Wintering practice in spotlight
THE New Zealand farming sector supports additional efforts to improve winter grazing practices on farms, with a particular focus on the welfare of their animals.
DairyNZ and Beef and Lamb New Zealand stated this week they do not condone poor winter grazing and support building on the significant efforts already under way to eliminate practices which impact on the environment and animal welfare.
“No one accepts poor winter grazing practices. Our organisations are firm on this,” said DairyNZ strategy and investment leader Dr Jenny Jago.
“Dairy and beef sectors have a role to play in protecting our waterways, and therefore ensuring good-practice winter grazing on farms is crucial to support the environment and keep our animals healthy.”
Dr Jago said much work had been taking place to address poor winter grazing practices and she was encouraged by the progress that was being made, but there was still work to be done.
“The vast majority of farmers take great pride in caring for their animals and the environment.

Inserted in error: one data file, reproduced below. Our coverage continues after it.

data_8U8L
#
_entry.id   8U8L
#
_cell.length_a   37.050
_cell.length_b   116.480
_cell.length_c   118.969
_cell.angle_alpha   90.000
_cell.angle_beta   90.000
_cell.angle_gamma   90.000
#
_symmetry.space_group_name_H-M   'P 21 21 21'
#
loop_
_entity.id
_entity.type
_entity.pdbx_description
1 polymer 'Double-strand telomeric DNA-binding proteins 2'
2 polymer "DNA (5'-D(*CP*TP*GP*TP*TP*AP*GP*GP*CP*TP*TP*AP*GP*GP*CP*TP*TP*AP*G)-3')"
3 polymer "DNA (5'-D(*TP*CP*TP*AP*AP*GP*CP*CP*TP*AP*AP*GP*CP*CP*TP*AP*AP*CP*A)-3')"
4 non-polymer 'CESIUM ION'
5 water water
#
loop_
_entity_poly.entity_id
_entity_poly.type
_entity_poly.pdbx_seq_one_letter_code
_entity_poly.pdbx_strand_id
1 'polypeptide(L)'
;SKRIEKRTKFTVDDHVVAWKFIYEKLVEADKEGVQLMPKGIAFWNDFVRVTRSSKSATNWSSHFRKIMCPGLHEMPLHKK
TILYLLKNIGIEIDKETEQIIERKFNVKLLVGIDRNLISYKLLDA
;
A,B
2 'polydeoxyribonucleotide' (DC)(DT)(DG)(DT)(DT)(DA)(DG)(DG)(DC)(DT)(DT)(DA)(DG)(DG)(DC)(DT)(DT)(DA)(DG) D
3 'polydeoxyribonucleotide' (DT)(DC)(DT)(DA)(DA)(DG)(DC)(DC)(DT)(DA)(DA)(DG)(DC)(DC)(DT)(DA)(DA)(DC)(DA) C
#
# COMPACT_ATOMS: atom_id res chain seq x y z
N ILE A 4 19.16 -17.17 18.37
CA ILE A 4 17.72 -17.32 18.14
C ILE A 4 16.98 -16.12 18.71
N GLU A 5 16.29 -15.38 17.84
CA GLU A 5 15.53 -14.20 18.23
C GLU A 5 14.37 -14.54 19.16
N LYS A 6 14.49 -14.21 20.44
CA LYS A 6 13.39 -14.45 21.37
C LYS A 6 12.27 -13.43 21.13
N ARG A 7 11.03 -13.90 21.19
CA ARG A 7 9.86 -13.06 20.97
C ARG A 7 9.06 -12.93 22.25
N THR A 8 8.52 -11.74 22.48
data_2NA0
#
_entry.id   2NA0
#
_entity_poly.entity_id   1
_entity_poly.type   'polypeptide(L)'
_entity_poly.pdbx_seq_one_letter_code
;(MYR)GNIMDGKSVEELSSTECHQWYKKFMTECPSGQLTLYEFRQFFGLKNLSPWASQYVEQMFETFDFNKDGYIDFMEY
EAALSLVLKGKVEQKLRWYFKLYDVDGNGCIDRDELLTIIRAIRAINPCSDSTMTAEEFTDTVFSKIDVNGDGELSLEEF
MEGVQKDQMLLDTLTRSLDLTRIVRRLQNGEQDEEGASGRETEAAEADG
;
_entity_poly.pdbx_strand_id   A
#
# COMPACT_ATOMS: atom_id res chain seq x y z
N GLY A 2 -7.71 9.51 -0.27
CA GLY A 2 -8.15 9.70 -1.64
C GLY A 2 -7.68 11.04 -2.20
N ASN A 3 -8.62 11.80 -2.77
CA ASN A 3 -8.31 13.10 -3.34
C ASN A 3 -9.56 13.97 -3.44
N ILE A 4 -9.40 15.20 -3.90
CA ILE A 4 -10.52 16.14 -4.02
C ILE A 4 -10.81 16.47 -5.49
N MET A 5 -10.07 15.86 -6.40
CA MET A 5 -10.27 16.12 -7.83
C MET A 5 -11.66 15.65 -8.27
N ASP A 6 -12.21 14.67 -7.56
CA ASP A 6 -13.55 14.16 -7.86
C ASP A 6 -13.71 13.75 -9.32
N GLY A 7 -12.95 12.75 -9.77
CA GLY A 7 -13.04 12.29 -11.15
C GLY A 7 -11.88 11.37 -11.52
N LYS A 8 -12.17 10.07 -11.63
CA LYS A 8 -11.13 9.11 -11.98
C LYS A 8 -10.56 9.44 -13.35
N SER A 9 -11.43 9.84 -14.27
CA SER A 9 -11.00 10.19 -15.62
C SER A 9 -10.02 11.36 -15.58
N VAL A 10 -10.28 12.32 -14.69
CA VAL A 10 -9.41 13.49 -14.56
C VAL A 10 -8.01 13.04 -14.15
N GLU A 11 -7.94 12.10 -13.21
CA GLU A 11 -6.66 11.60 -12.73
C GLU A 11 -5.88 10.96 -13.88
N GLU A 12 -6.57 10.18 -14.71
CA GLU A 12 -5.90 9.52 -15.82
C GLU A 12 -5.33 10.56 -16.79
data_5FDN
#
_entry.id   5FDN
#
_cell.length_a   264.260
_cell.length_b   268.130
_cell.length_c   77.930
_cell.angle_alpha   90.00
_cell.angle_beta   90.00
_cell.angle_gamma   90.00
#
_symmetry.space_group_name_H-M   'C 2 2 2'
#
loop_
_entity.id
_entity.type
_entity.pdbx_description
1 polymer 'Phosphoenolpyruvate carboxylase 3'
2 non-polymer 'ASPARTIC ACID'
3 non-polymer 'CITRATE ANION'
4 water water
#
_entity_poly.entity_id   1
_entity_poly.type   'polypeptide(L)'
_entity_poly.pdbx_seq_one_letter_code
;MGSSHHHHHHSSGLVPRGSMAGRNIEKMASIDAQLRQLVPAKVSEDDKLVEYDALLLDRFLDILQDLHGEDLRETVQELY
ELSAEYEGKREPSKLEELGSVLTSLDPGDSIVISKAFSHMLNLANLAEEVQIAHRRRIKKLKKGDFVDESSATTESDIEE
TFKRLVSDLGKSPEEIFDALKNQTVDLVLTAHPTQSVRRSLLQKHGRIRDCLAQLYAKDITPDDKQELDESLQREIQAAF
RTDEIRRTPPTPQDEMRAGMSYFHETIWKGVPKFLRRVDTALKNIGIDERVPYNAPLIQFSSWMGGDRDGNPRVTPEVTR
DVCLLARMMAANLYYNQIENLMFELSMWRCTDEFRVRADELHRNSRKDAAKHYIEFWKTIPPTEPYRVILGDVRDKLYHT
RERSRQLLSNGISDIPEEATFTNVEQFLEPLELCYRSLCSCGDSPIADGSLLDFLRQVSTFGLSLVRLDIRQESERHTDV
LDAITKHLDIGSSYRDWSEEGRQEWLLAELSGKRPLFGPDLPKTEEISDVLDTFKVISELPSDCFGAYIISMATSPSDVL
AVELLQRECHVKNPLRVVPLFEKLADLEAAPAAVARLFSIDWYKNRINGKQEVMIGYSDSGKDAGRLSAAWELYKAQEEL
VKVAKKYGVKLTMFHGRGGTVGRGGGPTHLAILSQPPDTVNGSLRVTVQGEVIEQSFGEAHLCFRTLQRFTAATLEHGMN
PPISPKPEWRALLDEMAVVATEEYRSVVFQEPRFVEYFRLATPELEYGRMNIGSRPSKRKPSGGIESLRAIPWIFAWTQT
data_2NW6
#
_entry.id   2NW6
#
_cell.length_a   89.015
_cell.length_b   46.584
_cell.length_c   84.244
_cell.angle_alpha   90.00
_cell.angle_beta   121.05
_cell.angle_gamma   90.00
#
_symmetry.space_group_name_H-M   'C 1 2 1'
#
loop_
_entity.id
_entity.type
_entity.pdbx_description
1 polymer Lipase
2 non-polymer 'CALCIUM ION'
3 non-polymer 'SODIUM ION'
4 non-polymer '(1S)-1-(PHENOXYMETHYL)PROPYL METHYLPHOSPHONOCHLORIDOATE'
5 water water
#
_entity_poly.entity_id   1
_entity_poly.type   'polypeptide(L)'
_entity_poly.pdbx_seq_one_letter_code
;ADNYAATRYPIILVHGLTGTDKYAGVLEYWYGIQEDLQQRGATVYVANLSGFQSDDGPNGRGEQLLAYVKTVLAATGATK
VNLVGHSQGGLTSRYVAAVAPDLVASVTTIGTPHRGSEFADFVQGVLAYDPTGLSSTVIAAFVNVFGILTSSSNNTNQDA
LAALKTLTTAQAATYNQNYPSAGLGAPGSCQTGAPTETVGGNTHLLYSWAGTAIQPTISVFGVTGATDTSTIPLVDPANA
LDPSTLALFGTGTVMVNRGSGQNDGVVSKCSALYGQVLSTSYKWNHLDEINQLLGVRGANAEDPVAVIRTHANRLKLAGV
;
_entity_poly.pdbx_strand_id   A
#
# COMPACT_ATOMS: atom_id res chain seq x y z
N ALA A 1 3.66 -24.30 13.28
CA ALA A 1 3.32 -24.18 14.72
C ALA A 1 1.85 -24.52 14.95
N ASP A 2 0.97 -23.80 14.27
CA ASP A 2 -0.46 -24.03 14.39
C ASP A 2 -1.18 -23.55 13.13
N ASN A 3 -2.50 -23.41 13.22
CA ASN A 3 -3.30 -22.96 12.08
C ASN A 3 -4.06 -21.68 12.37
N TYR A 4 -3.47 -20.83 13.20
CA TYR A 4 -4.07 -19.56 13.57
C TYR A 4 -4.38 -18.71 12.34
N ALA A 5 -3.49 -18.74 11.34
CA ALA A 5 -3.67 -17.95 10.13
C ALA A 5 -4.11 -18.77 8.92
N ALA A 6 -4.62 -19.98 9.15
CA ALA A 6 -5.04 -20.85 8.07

“There’s been significant investment into on-farm initiatives which protect the environment and animal welfare, and we will continue to expand on that.
“We have been working together and with central and regional government to review and improve the resources available for farmers, while also supporting improved crop grazing practices on farms and reinforcing compliance.”
Beef and Lamb NZ’s North Island general manager, Matt Ward, said: “In the past year, DairyNZ and Beef and Lamb New Zealand have had a particular focus on good management practices for winter cropping, through workshops and events with farmers. “The sector is looking to underpin this work through commitments by DairyNZ and Beef and Lamb New Zealand for all farms to report under farm assurance programmes or sustainability frameworks.
“This would ensure animals are well cared for and farmed in a way that has the best outcomes for the environment.
“Water quality is a community issue and we all have a part to play.
“We are not at the destination yet, but our farmers are rapidly making changes to protect the environment and their animals.”
Mr Ward said poor grazing practices could often be a sign of other issues at play.
“Which is why we encourage farmers to talk to the farmers involved and get in touch with their industry good organisation, Federated Farmers or the Rural Support Trust, who can also contact the farmer in question and provide support.”